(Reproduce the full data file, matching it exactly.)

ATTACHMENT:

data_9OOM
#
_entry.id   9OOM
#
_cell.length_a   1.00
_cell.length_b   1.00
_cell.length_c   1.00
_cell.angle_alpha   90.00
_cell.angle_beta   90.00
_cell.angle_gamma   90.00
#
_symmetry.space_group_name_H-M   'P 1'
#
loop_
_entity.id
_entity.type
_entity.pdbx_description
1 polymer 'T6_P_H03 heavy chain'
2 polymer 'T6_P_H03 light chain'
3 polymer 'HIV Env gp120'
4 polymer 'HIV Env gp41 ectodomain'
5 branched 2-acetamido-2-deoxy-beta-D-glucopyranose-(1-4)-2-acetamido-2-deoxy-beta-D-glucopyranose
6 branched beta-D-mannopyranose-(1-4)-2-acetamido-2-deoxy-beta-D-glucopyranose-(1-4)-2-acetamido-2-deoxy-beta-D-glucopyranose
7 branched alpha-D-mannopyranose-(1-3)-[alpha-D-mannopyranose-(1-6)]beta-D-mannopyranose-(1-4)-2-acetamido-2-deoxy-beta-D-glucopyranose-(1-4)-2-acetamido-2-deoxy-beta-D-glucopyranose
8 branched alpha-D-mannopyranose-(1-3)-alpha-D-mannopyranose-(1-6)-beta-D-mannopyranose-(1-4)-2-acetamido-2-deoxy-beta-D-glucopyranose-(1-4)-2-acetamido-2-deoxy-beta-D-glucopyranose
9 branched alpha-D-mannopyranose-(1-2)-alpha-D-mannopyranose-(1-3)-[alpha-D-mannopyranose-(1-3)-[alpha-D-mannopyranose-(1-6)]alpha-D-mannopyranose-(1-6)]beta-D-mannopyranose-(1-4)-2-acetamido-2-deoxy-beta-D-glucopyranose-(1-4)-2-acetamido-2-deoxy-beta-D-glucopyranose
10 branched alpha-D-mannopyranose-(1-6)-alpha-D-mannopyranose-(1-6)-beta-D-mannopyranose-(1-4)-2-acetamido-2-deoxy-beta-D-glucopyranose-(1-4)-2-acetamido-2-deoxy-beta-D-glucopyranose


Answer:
data_9OOM
#
_entry.id   9OOM
#
_cell.length_a   1.00
_cell.length_b   1.00
_cell.length_c   1.00
_cell.angle_alpha   90.00
_cell.angle_beta   90.00
_cell.angle_gamma   90.00
#
_symmetry.space_group_name_H-M   'P 1'
#
loop_
_entity.id
_entity.type
_entity.pdbx_description
1 polymer 'T6_P_H03 heavy chain'
2 polymer 'T6_P_H03 light chain'
3 polymer 'HIV Env gp120'
4 polymer 'HIV Env gp41 ectodomain'
5 branched 2-acetamido-2-deoxy-beta-D-glucopyranose-(1-4)-2-acetamido-2-deoxy-beta-D-glucopyranose
6 branched beta-D-mannopyranose-(1-4)-2-acetamido-2-deoxy-beta-D-glucopyranose-(1-4)-2-acetamido-2-deoxy-beta-D-glucopyranose
7 branched alpha-D-mannopyranose-(1-3)-[alpha-D-mannopyranose-(1-6)]beta-D-mannopyranose-(1-4)-2-acetamido-2-deoxy-beta-D-glucopyranose-(1-4)-2-acetamido-2-deoxy-beta-D-glucopyranose
8 branched alpha-D-mannopyranose-(1-3)-alpha-D-mannopyranose-(1-6)-beta-D-mannopyranose-(1-4)-2-acetamido-2-deoxy-beta-D-glucopyranose-(1-4)-2-acetamido-2-deoxy-beta-D-glucopyranose
9 branched alpha-D-mannopyranose-(1-2)-alpha-D-mannopyranose-(1-3)-[alpha-D-mannopyranose-(1-3)-[alpha-D-mannopyranose-(1-6)]alpha-D-mannopyranose-(1-6)]beta-D-mannopyranose-(1-4)-2-acetamido-2-deoxy-beta-D-glucopyranose-(1-4)-2-acetamido-2-deoxy-beta-D-glucopyranose
10 branched alpha-D-mannopyranose-(1-6)-alpha-D-mannopyranose-(1-6)-beta-D-mannopyranose-(1-4)-2-acetamido-2-deoxy-beta-D-glucopyranose-(1-4)-2-acetamido-2-deoxy-beta-D-glucopyranose